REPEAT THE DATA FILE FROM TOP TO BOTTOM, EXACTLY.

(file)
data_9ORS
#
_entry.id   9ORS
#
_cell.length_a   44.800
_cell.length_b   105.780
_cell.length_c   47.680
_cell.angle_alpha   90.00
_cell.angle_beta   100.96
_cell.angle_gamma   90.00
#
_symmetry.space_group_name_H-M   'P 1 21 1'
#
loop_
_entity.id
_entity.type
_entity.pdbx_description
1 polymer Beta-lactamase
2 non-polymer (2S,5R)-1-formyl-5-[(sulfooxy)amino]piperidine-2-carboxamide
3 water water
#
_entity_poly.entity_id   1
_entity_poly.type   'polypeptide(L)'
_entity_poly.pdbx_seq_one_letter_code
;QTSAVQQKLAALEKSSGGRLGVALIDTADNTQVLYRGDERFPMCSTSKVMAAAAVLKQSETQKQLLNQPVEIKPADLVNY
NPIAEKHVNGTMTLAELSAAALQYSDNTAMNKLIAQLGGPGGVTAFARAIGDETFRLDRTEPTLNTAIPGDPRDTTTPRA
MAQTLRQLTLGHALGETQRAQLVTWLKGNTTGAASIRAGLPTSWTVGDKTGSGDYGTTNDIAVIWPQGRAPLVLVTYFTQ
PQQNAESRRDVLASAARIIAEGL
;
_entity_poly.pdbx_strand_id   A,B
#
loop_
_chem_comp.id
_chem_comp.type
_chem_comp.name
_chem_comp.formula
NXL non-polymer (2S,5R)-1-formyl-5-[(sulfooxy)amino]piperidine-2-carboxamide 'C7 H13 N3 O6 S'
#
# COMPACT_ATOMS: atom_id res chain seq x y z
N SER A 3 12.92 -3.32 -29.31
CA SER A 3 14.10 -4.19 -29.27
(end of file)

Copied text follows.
data_9ORS
#
_entry.id   9ORS
#
_cell.length_a   44.800
_cell.length_b   105.780
_cell.length_c   47.680
_cell.angle_alpha   90.00
_cell.angle_beta   100.96
_cell.angle_gamma   90.00
#
_symmetry.space_group_name_H-M   'P 1 21 1'
#
loop_
_entity.id
_entity.type
_entity.pdbx_description
1 polymer Beta-lactamase
2 non-polymer (2S,5R)-1-formyl-5-[(sulfooxy)amino]piperidine-2-carboxamide
3 water water
#
_entity_poly.entity_id   1
_entity_poly.type   'polypeptide(L)'
_entity_poly.pdbx_seq_one_letter_code
;QTSAVQQKLAALEKSSGGRLGVALIDTADNTQVLYRGDERFPMCSTSKVMAAAAVLKQSETQKQLLNQPVEIKPADLVNY
NPIAEKHVNGTMTLAELSAAALQYSDNTAMNKLIAQLGGPGGVTAFARAIGDETFRLDRTEPTLNTAIPGDPRDTTTPRA
MAQTLRQLTLGHALGETQRAQLVTWLKGNTTGAASIRAGLPTSWTVGDKTGSGDYGTTNDIAVIWPQGRAPLVLVTYFTQ
PQQNAESRRDVLASAARIIAEGL
;
_entity_poly.pdbx_strand_id   A,B
#
loop_
_chem_comp.id
_chem_comp.type
_chem_comp.name
_chem_comp.formula
NXL non-polymer (2S,5R)-1-formyl-5-[(sulfooxy)amino]piperidine-2-carboxamide 'C7 H13 N3 O6 S'
#
# COMPACT_ATOMS: atom_id res chain seq x y z
N SER A 3 12.92 -3.32 -29.31
CA SER A 3 14.10 -4.19 -29.27